Crawling up from the weirdo Phoenix punk scene orbiting the label Placebo Records, the Sun City Girls — bassist/vocalist Alan Bishop, his brother Richard on guitar and vocals, and drummer/vocalist Charles Gocher — quickly established themselves as the weirdest, freakiest manifestation of musical freedom in town, blending free jazz, avant-garde experimentation, and occult-focused spoken word. But with Torch of the Mystics, the Girls’ fourth album, they welded exotica to pummeling rock riffs, with songs like “Blue Mamba” and the thrashing “Estoterica of Abyssynia” establishing their aesthetic connection the Arizona hardcore and punk groups like the Feederz and JFA (in which Bishop briefly played bass).
“It’s definitely one of the most accessible things, relative to the rest of their catalog,” says Marc Masters, who reviewed a reissue of Torch for Pitchfork and contributed a chapter on Sun City Girls to the book Punk Ethnography: The Sublime Frequencies Companion. The album demonstrates their rock influence — previously only hinted at by jokey covers of Rush’s “Fly By Night” or Golden Earring’s “Radar Love.” But the record’s inclusion of worldly sounds — like the spaghetti western twang of “The Shining Path” and the Indian influenced “Café Batik” — made it a true anomaly in the art-damaged underground.
“To be able to come out and play a song from Bollywood movies, and to play it well — nobody else was really doing that at that time,” Masters says.
The group’s influence — both artistically and tonally — can still be felt in Phoenix, in the occultism of the Ascetic House collective, and the jazzy noise of Tempe groups like Jerusafunk and Sunn Trio. It can be felt nationally too, in the work of groups as popular as Animal Collective, who brought Richard Bishop on tour in 2007. As rock has become increasingly diverse and incorporated diffusive influences, the Sun City Girls have become a kind of model for the art of “fracturing rock as much as they could,” Masters says.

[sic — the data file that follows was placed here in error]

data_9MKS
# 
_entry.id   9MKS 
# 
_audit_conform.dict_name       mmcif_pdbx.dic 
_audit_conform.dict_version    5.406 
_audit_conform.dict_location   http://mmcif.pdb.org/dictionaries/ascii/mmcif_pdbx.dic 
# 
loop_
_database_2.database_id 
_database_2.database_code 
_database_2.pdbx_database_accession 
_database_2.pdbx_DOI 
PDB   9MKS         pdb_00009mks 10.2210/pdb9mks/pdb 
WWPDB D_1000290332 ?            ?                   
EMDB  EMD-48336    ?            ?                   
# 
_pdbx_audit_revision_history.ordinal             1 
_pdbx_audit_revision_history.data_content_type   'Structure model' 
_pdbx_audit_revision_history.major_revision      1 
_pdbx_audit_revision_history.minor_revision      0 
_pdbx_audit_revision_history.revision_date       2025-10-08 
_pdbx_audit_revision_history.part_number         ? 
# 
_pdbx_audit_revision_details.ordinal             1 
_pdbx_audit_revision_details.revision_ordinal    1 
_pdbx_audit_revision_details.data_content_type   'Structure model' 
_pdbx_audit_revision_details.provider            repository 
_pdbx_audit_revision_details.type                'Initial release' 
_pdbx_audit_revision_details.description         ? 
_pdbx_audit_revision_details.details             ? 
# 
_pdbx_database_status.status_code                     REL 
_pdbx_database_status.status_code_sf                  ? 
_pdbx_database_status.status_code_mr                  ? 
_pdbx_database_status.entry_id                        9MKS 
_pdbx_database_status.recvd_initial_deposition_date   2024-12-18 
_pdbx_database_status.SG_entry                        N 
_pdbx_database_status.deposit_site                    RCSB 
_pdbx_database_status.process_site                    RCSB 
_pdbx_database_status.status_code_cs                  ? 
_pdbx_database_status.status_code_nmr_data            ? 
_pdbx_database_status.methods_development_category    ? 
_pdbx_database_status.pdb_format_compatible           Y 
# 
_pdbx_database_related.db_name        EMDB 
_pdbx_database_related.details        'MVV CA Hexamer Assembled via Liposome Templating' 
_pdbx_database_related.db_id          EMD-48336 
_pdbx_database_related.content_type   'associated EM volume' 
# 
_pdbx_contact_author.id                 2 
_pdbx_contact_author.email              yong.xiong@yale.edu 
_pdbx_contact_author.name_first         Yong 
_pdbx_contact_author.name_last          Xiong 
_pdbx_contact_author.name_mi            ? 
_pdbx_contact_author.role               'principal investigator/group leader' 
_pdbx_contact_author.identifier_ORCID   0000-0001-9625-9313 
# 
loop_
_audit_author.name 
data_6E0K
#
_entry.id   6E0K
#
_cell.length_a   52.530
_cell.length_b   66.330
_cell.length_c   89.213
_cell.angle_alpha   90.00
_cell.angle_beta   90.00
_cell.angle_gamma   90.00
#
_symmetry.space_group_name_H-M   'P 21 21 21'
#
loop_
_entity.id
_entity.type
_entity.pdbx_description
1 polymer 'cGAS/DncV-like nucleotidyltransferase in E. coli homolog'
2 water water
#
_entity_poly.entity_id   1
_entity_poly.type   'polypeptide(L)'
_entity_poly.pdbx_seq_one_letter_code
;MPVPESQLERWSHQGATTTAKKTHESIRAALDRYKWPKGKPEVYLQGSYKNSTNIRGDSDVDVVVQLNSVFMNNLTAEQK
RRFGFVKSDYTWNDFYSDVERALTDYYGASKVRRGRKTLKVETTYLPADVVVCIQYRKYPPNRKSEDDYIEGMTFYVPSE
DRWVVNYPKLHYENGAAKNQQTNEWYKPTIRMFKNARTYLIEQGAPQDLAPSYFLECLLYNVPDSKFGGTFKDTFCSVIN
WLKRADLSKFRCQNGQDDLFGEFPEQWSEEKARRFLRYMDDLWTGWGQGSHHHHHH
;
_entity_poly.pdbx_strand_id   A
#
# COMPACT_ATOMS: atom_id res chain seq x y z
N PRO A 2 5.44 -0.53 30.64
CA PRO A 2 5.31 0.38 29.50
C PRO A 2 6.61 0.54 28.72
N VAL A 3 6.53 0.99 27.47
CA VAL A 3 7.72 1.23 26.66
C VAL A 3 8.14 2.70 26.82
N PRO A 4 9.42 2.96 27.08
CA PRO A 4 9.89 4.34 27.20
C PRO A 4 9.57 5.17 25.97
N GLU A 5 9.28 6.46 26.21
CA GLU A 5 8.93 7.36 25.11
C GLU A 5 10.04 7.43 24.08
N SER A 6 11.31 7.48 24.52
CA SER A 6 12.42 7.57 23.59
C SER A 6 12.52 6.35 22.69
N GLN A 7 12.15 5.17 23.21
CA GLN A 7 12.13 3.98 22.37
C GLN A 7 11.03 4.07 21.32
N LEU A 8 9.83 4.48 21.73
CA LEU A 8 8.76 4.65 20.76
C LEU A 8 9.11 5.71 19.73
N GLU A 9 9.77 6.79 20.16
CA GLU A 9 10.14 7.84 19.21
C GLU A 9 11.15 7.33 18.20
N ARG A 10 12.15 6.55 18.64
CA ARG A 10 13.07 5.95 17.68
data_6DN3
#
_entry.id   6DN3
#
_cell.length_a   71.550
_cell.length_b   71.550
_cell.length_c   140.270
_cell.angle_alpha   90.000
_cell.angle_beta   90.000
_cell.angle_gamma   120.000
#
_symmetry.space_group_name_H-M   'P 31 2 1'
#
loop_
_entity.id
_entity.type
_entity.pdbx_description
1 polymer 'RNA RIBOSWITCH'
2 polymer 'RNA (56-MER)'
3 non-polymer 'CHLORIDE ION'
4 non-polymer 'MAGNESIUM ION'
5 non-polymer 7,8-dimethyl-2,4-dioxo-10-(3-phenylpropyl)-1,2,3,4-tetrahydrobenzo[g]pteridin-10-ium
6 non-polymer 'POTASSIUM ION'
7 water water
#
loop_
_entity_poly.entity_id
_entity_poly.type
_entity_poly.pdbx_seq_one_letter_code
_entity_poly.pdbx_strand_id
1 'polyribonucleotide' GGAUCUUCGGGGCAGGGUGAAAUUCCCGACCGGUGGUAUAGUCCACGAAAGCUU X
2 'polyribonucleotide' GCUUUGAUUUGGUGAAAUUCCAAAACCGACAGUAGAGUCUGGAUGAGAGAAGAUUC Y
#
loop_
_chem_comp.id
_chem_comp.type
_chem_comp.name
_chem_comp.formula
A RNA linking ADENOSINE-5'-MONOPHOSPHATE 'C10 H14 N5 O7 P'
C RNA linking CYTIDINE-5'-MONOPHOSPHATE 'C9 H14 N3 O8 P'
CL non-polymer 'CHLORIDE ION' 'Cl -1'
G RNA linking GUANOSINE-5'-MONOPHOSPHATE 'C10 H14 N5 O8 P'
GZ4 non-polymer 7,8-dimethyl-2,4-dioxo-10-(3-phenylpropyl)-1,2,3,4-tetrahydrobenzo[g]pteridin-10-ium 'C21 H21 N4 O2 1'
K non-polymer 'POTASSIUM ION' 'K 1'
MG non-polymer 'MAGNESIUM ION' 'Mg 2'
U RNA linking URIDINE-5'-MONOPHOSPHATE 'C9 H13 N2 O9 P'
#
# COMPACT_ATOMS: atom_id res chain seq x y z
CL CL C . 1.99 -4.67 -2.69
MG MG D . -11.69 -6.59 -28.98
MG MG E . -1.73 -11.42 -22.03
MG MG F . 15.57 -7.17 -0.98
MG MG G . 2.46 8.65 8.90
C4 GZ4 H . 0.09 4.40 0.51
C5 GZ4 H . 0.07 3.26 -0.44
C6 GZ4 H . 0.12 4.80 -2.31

Gin Blossoms, New Miserable Experience (1992)
Few bands encapsulate the promise and tragedy of the Tempe alternative rock scene like the Gin Blossoms — composed in the early ’90s of guitarist/vocalist Robin Wilson, guitarist Doug Hopkins, guitarist Jesse Valenzuela, bassist Bill Leen, and drummer Phillip Rhodes. Despite the fact that the album was recorded in Memphis, few albums directly evoke Tempe the way the band’s A&M full-length debut, New Miserable Experience, does.
Recorded at Ardent Studios with producer John Hampton, the songs mixed power-pop influences like Big Star with the sound of Tucson’s own Sidewinders, adding Southwest country flair to the shambolic college rock sound of The Replacements. And like that latter group, the band’s time in the studio was contemptuous. Toward the end of the recording sessions, guitarist and songwriter Doug Hopkins was fired due to his drinking, but not before contributing “Hey Jealousy” to the record, which would go on to become a Top 40 hit.
Released in 1992, the record initially stalled nationally, though here in Phoenix, it was a hit, its singles spun regularly by DJ Leah Miller on influential station KUKQ and later on alt-station KZON.
“It was just kind of a given that we would be the station to debut tracks off New Miserable Experience,” Miller says.
A year after its release, A&M began to dial down promotion on the record, until “Hey Jealousy” experienced an unexpected jolt, hitting the Top 40. Revitalized, A&M repackaged the album and reshot the video for the song, which became a hit.
Suddenly, for the first time since the days of Duane Eddy’s “twangy guitar,” there was a definable sonic element coming out of the Valley, the “Tempe sound,” which marked the city as a potential “new Seattle” to A&R execs, looking to capture the post-grunge, jangle rock coming from the town.